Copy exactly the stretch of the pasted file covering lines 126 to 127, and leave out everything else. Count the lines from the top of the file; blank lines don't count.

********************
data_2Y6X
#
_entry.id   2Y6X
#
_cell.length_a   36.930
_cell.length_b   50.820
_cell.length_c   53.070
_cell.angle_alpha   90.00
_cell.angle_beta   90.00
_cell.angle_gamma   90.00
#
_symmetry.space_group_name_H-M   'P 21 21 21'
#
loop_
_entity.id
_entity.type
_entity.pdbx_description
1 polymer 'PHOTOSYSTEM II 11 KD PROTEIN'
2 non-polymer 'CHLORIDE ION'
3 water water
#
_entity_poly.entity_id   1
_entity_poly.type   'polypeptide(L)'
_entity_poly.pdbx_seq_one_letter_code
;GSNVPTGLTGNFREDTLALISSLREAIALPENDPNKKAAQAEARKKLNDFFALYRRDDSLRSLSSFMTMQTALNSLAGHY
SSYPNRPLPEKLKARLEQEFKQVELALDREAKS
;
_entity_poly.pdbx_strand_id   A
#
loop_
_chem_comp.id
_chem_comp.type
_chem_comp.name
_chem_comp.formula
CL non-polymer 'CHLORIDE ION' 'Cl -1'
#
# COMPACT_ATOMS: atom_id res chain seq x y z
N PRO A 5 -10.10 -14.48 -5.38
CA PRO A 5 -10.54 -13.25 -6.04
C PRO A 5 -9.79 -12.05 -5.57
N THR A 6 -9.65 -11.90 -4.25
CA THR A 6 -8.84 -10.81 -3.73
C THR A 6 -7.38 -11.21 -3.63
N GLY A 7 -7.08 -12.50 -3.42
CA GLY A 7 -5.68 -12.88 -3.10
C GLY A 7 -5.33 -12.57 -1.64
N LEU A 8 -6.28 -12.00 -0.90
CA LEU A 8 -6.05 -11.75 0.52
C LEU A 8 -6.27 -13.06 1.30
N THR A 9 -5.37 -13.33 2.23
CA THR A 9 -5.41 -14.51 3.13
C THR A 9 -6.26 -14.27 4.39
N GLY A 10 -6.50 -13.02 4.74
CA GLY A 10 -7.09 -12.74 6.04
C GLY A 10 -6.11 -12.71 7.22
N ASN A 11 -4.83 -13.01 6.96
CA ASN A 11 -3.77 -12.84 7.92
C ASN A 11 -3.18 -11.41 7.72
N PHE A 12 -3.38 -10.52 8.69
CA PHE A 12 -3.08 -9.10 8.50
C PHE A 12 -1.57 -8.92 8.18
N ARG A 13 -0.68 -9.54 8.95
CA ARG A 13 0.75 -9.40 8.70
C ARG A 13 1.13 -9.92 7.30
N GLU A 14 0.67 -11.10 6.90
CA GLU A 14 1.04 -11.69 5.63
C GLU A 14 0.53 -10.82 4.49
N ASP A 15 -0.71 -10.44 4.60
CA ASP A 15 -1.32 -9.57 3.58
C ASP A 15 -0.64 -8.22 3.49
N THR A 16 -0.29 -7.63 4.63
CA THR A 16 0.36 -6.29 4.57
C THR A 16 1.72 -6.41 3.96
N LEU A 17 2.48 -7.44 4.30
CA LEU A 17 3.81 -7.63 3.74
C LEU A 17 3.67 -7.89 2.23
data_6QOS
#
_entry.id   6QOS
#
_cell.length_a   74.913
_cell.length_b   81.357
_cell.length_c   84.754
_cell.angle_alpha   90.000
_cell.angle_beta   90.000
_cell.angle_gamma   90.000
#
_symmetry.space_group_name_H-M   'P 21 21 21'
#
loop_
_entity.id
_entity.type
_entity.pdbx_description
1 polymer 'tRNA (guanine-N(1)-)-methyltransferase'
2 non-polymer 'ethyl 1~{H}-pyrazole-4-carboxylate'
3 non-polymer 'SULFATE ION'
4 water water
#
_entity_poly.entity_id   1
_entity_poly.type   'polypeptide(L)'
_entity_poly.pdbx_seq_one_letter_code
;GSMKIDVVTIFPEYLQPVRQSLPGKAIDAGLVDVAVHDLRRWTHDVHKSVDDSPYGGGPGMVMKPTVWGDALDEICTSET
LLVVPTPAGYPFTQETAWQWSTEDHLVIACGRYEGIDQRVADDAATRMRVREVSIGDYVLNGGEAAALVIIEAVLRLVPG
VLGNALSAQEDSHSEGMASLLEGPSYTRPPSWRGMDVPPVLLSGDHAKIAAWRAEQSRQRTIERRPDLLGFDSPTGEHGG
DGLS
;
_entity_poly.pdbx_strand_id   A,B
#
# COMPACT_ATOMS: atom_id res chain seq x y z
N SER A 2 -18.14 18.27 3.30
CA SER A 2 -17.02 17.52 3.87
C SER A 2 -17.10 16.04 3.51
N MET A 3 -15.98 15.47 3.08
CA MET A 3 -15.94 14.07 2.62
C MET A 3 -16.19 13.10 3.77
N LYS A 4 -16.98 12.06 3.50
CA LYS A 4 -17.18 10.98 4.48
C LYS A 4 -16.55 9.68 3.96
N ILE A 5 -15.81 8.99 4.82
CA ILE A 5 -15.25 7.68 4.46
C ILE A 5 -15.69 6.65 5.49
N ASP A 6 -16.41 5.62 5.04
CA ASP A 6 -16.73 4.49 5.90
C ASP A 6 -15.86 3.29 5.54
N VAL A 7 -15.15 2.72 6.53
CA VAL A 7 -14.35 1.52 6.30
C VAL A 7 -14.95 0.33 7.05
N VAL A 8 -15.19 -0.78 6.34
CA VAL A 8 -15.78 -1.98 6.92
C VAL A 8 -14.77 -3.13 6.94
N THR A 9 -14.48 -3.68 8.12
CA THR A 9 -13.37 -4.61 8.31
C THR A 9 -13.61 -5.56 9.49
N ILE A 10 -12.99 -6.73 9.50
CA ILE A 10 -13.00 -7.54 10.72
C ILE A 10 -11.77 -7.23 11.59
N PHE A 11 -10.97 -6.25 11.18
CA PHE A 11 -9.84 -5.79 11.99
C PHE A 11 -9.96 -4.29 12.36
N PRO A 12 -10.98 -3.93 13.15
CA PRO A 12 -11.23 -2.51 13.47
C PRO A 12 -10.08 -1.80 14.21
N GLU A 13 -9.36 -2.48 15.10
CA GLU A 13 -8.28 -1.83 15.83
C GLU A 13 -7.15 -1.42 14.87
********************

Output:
CA VAL A 7 -14.35 1.52 6.30
C VAL A 7 -14.95 0.33 7.05